argue politics

We all know about the folks on Facebook who simply must post their political opinions, and then of course someone who feels differently will then proceed to comment and tell them how they’re wrong, which naturally escalates into an argument, and then 50 million other people will jump in, and so on and so forth. Not to mention Thanksgiving dinner conversations. Dear Aunt Polly will probably call you an awful person for disagreeing or agreeing with the death penalty. And then of course that will be a lovely escalating debate over a plate of dry turkey and “homemade” Cranberry sauce everyone knows came from a can. And then your relatives probably won’t be speaking to each other for at least three months. So this begs the question, how does one argue politics without making everyone hate you? Read on, young grasshopper.

Be respectful of everyone’s opinions.

Just because you disagree, does not make anyone’s opinion less important or valid than your own. Just be respectful.

Ad Hominem? Just don’t.

Ad Hominem. What is that you ask? Simply put- name calling. Calling Uncle Billy Bob a moron, idiot, or worse will not strengthen your argument, nor will it make him inclined to listen to what you have to say. If someone was trying to get you to buy a product, they wouldn’t call you a stupid idiot, because they know you wouldn’t buy their product. Similarly, if you are trying to persuade someone to feel as you do, or argue a certain point, calling them names and insulting their character or intelligence will not endear them to your way of thinking.

Skip the yelling.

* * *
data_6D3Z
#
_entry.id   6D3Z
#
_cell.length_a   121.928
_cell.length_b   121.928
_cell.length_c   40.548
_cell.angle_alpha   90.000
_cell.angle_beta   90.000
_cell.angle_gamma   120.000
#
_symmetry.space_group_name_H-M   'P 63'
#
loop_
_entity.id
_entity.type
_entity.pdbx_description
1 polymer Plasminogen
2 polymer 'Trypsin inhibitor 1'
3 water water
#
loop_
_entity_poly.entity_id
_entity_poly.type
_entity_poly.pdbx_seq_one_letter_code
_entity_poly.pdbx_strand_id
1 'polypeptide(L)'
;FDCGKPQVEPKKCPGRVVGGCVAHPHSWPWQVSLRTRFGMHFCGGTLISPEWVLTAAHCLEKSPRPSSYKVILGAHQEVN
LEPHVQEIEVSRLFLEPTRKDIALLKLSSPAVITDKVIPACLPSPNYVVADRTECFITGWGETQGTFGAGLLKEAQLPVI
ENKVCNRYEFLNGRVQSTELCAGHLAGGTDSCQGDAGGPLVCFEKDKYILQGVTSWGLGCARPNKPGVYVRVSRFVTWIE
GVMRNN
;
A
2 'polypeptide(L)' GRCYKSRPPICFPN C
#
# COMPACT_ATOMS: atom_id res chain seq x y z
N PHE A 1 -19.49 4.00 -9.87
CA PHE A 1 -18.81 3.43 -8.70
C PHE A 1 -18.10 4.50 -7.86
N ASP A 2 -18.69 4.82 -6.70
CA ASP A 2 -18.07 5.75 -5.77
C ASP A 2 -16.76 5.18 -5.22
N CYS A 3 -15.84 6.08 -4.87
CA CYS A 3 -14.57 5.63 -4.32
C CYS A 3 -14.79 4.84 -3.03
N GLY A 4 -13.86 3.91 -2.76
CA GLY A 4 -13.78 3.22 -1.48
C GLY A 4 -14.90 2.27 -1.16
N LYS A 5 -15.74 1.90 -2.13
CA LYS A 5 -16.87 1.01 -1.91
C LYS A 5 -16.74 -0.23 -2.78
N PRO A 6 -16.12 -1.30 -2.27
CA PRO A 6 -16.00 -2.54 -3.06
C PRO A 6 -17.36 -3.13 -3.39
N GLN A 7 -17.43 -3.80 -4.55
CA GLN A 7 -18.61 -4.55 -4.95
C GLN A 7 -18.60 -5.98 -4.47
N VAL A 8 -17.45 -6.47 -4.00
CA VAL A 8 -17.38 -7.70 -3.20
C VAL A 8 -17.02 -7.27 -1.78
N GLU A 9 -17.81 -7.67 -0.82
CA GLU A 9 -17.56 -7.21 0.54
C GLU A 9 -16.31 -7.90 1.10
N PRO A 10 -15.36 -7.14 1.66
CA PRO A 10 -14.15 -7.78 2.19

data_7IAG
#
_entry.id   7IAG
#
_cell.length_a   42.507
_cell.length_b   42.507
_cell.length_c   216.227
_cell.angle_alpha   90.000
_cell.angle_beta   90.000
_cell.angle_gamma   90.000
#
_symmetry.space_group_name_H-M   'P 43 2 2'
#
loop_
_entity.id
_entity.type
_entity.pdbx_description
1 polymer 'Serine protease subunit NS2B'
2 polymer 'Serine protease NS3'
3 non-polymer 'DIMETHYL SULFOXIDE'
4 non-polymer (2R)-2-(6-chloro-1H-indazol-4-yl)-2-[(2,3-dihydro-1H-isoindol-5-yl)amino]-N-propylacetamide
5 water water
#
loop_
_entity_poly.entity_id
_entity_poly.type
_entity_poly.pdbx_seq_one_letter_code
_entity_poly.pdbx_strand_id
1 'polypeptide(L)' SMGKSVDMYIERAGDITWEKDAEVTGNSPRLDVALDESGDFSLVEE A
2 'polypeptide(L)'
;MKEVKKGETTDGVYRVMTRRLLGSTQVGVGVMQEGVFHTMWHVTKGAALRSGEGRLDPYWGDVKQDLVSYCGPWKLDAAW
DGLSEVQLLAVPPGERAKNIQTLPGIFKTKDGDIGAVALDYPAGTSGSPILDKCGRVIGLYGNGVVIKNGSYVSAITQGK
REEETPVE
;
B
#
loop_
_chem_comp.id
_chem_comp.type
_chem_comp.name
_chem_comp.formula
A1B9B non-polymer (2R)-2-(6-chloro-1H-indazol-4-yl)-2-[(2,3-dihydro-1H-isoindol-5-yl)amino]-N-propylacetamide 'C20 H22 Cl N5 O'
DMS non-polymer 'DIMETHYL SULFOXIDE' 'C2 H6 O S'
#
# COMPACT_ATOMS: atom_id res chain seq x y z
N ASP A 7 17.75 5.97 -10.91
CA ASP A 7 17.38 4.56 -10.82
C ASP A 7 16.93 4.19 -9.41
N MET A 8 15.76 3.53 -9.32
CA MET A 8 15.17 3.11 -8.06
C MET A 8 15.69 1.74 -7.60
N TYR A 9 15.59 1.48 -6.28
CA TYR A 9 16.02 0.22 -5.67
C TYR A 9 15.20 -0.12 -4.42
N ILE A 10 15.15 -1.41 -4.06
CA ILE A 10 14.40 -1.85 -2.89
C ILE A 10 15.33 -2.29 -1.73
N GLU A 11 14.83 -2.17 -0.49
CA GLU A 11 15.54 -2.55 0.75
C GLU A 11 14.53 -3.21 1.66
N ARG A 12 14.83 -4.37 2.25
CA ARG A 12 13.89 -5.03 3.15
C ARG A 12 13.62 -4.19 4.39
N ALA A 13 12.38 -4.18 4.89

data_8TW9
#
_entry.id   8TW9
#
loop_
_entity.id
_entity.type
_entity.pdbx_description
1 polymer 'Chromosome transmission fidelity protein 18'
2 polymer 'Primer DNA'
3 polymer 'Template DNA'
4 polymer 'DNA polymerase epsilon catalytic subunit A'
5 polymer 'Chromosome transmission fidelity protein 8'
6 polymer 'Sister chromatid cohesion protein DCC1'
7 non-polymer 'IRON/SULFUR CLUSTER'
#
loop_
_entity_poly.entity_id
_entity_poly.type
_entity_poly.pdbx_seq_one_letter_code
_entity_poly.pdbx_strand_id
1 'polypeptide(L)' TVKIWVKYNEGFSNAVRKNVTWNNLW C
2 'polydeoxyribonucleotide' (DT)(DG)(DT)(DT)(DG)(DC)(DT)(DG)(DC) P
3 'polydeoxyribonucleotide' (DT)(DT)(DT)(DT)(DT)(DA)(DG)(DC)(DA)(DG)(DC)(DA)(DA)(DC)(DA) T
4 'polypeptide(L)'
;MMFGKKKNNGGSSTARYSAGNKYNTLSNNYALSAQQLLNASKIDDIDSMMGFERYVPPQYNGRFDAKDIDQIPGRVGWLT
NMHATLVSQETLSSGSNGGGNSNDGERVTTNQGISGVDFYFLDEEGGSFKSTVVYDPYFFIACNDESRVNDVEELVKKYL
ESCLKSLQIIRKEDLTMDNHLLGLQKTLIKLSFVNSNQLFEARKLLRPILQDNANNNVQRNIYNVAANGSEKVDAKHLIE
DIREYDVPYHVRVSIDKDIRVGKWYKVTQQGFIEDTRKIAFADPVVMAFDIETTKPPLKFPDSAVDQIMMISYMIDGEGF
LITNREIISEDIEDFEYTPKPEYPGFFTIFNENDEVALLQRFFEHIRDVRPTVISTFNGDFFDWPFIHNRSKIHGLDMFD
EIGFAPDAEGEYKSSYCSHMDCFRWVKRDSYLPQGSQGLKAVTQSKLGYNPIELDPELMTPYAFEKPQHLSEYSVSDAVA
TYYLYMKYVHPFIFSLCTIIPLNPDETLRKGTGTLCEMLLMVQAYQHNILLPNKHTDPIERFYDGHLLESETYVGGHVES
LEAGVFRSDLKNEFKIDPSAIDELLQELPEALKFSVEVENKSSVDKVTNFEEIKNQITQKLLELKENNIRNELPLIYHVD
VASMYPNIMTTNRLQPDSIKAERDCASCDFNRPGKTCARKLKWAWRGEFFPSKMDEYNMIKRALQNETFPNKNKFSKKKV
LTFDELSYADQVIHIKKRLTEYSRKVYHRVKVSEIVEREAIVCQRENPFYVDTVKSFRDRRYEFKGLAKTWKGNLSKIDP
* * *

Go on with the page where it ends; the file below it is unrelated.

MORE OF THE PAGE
Believe it or not, yelling your argument is not going to accomplish anything. Keep your tone respectful and even. Yelling does not make people inclined to listen to what you have to say, and honestly just makes them even angrier. Remain calm. Politics are not worth a heart attack.

Use facts.

You can spout your opinion all day long, but the fact of the matter is, opinions cannot be proved. Facts can. Use them as much as possible. One may be able to dispute the statement “Richard Nixon was the worst president ever.” But mentioning the Watergate Scandal is far less disputable. Watergate happened. There’s proof. It backs up your opinion. It’s easier to argue your views on politics when the facts back you up.

Admit when you are wrong.

If you have clearly been proven to be incorrect on a certain point, just admit it. Humble yourself. You don’t know everything, and you never will. There is absolutely no shame in being wrong sometimes.

If you are uncertain on a topic- concede that.

There is no shame in admitting you lack knowledge on a certain topic. For example, if someone thinks Congress should be smaller and asks your position on this topic, but you don’t know anything about the US government, just concede that you are uninformed on that topic. Otherwise, you’re argument will sound arrogant, be full of opinions, and lack sway with anyone at all. In the words of Abraham Lincoln, “Better to remain silent and be thought a fool, than to open one’s mouth and remove all doubt.”

Know when to bow out.

If the other person you are arguing with is clearly uninterested in having an intellectual debate where both parties are respectful and knowledgeable, it might be best for you to leave the conversation. When the other person/people start yelling, name-calling, and completely disregarding everything you have to say, even when you have been respectful and factual, that is when you should bow out. Firing back will accomplish nothing but causing you to look just as ignorant as the other person. This will not strengthen your argument. Perhaps you can resume the debate at a later date.

Arguing Politics is fine.

But you don’t have to make everyone hate you. Exercise these tips to strengthen your political debates, as well as arguments in general!

Y’all have a great day!


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